Tag Archives: facebook

Social media crime and how to avoid it

With the ever-growing popularity of social media websites such as Facebook, Twitter and Instagram it is important to take a step back and consider your use of them. You need to make sure that you and your children not only control the personal information that is put onto social media but also your behaviour on such sites to steer clear of social media crime.

social media crime

Control your online information

 Be aware of the potential for cyber-enabled fraud. Fraudsters can use information obtained from such sites to commit identity theft. social media crimeTelling everyone about your forthcoming holiday may also be an advance invitation to a burglar.  It is surprising how much information we reveal about ourselves over a period of time.

If you have children you also need to be aware of the dangers of persons contacting them and then grooming your child.  This involves building an emotional attachment to them with a view to a meeting for the purpose of sexual abuse or exploitation.

Many online games allow for messaging between users – do you know who your child is talking to?

Control your own behaviour

 Many offences can be committed in the heat of the moment or when in drink.  They will involve the typing of a comment that cannot then be taken back.

social media crimeTrolling, or sending abusive messages online, can be an offence under the Malicious Communications Act 1988 and the Communications Act 2003.  Stiff penalties can be imposed in either case.

Revenge porn, involving publishing intimate images of an ex-partner without their consent, is now a criminal offence and often results in a prison sentence.  This article deals with this type of offending in more detail.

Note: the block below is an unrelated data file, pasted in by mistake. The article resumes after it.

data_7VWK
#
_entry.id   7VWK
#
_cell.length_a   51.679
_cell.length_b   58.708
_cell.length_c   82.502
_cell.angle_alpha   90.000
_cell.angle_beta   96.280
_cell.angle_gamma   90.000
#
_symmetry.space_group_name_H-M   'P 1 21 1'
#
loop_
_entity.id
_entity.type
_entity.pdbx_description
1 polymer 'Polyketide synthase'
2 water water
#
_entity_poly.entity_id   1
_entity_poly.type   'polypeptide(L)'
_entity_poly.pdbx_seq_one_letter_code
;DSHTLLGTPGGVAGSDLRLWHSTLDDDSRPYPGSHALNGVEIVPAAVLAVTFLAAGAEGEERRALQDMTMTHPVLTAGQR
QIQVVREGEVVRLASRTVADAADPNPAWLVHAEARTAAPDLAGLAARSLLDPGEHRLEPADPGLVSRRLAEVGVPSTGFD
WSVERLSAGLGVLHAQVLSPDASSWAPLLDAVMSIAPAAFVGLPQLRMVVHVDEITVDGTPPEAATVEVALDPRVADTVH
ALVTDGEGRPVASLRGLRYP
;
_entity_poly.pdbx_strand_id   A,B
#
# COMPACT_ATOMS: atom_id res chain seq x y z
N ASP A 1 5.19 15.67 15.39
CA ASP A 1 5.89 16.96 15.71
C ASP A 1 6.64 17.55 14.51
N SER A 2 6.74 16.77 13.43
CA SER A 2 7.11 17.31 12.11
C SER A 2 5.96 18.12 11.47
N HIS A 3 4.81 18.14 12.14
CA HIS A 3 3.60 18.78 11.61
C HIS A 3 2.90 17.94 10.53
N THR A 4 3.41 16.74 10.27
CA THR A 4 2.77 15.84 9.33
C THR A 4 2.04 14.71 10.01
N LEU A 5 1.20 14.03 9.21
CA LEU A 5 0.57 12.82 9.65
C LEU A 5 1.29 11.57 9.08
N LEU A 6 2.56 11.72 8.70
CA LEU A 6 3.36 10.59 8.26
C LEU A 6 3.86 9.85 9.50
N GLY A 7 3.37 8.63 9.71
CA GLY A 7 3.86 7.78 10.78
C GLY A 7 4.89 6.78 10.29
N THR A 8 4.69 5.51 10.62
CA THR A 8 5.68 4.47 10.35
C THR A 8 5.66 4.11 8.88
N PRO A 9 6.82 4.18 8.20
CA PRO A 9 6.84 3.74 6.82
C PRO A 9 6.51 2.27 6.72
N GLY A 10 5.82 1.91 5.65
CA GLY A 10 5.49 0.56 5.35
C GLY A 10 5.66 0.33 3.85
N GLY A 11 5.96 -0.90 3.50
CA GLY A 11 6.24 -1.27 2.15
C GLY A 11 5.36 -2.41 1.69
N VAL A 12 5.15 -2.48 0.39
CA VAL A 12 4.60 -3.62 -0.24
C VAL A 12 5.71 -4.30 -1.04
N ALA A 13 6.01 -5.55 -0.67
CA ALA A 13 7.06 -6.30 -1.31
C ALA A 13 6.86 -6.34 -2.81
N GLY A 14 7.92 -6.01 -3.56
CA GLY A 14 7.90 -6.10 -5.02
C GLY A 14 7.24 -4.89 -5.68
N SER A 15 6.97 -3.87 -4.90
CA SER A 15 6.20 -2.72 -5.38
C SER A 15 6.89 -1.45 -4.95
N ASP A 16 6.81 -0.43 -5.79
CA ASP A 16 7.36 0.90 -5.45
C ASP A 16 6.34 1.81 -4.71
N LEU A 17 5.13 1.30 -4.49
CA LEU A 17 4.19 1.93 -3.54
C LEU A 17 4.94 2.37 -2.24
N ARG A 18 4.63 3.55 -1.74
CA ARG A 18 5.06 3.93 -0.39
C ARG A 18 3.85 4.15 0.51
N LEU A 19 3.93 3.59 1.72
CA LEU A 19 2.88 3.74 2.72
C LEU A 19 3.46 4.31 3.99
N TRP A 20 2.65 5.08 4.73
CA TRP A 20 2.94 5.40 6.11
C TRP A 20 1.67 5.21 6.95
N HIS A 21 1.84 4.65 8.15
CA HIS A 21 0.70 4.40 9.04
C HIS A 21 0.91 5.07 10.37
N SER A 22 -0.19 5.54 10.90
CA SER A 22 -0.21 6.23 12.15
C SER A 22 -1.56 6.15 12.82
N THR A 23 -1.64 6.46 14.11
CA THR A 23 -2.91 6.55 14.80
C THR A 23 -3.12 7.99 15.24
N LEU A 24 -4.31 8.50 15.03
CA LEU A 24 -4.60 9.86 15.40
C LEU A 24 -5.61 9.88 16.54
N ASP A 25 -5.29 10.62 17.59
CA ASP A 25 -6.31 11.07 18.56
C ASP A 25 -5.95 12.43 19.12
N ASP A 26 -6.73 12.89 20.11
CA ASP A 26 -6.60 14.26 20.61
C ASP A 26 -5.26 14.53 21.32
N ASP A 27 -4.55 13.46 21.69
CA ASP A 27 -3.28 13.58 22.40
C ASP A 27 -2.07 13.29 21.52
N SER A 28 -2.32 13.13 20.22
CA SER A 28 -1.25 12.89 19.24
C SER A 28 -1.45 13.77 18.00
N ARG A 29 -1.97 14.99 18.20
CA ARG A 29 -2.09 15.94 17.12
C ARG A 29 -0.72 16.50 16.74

What may seem to be banter to you may actually be offensive.  What may be intended to be seen by a few could end up being seen by thousands of social media users.

The use of a fake social networking profile or account may also be a criminal offence in certain circumstances.

What about freedom of speech and social media crime?

 Freedom of speech is not an absolute right and may be restricted where necessary and proportionate.

 Think it couldn’t happen to you?

 You might remember the Robin Hood Airport case?  In that case a young man made what he intended to be a jokey comment about blowing up the airport if he couldn’t make his flight due to adverse weather.

He found himself in court and was convicted by magistrates.  He lost his appeal to the crown court.  His conviction was finally quashed at a second High Court appeal. By then he had already lost his job as a consequence of the conviction.

 What are the consequences?

 Social media has recently been blamed for an increase in knife social media crimecrime.  It is argued that it can amplify the effect of violence. Accordingly, online offences are being dealt with seriously.

Last year the Crown Prosecution Service updated its policy statements in order to take account of the increase in online abuse,.  The change is to emphasise that individuals need to appreciate they can’t go online and use their keyboard without any consequences.

At the other end of the spectrum, saying something unpopular or unpleasant is not unlawful.  People’s sensitivities do need to be balanced with free speech, and we see reported a number of cases that cause us concern.

This tide of sensitivity could result in people pleading guilty when in fact they are not.

How can we help defend social media crime?

Social media crime will involve serious allegations and the law is complex.  As a result, if you are arrested or know that the police wish to speak to you about an offence then make sure you insist on your right to free and independent legal advice.

The advantages of such early advice legal advice can be found here.

If you have already been interviewed or face court proceedings we can still make a real difference to the outcome of your case.  Legal aid may well be available to fund your defence at court.

We have offices across the East Midlands.  You can find your most convenient office here.   Alternatively you can contact us using the form below.